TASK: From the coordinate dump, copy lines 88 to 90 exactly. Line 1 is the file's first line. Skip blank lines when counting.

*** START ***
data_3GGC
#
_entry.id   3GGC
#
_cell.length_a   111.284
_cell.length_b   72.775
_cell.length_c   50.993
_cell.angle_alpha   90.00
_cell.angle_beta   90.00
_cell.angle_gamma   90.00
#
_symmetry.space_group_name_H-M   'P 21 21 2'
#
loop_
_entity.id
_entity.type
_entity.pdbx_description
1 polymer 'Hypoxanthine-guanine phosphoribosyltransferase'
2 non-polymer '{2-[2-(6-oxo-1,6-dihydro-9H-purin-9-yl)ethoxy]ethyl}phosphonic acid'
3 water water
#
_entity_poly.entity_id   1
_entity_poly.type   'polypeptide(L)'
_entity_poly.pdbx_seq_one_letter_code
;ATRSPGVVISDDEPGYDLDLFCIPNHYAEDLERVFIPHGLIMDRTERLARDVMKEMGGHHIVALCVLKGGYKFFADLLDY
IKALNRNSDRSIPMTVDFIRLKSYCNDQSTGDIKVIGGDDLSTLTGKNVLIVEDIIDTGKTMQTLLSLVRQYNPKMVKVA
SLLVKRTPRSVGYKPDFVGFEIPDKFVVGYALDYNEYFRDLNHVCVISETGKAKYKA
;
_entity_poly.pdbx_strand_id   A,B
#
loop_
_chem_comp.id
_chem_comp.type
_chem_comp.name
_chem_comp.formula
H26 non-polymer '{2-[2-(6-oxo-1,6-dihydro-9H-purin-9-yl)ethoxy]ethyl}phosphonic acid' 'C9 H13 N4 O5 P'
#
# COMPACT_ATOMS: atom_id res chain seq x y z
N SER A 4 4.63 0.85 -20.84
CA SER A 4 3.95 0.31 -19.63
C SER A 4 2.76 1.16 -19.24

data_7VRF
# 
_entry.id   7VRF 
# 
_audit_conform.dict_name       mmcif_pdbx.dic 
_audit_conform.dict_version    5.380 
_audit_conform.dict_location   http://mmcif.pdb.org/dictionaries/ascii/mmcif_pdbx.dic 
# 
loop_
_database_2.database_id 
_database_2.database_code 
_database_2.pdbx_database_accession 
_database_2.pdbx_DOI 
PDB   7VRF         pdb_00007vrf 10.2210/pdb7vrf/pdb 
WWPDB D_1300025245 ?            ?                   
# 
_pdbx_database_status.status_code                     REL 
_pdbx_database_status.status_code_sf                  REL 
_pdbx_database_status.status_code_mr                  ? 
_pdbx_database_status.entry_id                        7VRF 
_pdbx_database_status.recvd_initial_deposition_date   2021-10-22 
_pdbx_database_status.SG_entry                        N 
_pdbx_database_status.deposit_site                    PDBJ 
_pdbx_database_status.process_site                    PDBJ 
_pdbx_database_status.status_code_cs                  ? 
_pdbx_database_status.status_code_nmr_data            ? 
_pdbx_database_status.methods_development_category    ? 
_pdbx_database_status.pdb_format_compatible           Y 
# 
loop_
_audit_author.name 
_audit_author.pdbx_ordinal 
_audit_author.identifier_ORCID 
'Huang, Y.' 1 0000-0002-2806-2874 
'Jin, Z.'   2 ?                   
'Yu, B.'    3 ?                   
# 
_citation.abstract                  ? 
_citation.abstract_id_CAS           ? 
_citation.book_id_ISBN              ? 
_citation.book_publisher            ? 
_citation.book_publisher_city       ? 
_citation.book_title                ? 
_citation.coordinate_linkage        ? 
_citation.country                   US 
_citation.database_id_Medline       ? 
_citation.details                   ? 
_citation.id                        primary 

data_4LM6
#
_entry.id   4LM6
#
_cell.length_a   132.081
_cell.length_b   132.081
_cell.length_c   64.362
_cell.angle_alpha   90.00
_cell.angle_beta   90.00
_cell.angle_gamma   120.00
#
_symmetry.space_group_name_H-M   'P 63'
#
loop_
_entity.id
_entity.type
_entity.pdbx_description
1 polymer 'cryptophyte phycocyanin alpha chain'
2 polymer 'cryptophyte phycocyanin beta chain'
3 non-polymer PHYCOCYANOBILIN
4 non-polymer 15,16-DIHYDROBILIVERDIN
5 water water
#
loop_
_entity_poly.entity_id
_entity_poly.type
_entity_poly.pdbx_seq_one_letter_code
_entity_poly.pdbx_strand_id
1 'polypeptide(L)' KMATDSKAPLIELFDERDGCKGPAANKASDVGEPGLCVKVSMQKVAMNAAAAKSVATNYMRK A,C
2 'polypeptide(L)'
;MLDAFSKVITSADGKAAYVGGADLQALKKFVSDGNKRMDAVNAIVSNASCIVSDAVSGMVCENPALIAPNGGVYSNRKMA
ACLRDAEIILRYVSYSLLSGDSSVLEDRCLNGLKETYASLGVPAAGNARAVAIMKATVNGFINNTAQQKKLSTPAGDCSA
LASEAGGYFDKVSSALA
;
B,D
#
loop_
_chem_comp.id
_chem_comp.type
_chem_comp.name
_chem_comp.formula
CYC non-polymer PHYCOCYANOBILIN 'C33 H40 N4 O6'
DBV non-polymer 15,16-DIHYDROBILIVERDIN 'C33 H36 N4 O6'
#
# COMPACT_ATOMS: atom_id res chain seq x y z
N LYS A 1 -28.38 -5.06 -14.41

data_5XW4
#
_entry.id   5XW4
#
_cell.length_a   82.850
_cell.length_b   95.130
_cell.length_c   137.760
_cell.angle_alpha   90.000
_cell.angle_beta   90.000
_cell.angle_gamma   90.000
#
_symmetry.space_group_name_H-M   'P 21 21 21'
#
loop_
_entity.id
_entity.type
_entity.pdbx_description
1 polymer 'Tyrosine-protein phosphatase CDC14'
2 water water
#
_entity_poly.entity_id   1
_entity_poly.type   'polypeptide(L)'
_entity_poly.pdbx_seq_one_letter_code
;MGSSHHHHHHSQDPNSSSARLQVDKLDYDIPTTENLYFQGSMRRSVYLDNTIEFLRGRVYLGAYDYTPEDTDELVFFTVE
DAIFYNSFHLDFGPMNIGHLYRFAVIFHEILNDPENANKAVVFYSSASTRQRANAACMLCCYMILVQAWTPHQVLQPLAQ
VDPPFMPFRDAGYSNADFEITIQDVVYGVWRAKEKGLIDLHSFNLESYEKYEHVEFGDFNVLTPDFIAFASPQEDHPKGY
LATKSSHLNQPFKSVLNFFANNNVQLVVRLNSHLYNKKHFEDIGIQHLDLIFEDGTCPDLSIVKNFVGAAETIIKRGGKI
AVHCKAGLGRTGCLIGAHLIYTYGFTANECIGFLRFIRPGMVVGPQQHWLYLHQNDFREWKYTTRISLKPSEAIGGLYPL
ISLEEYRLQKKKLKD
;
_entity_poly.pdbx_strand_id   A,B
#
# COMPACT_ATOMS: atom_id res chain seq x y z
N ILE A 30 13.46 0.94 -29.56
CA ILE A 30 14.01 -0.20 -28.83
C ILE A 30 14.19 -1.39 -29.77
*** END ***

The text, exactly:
_citation.details                   ? 
_citation.id                        primary 

data_4LM6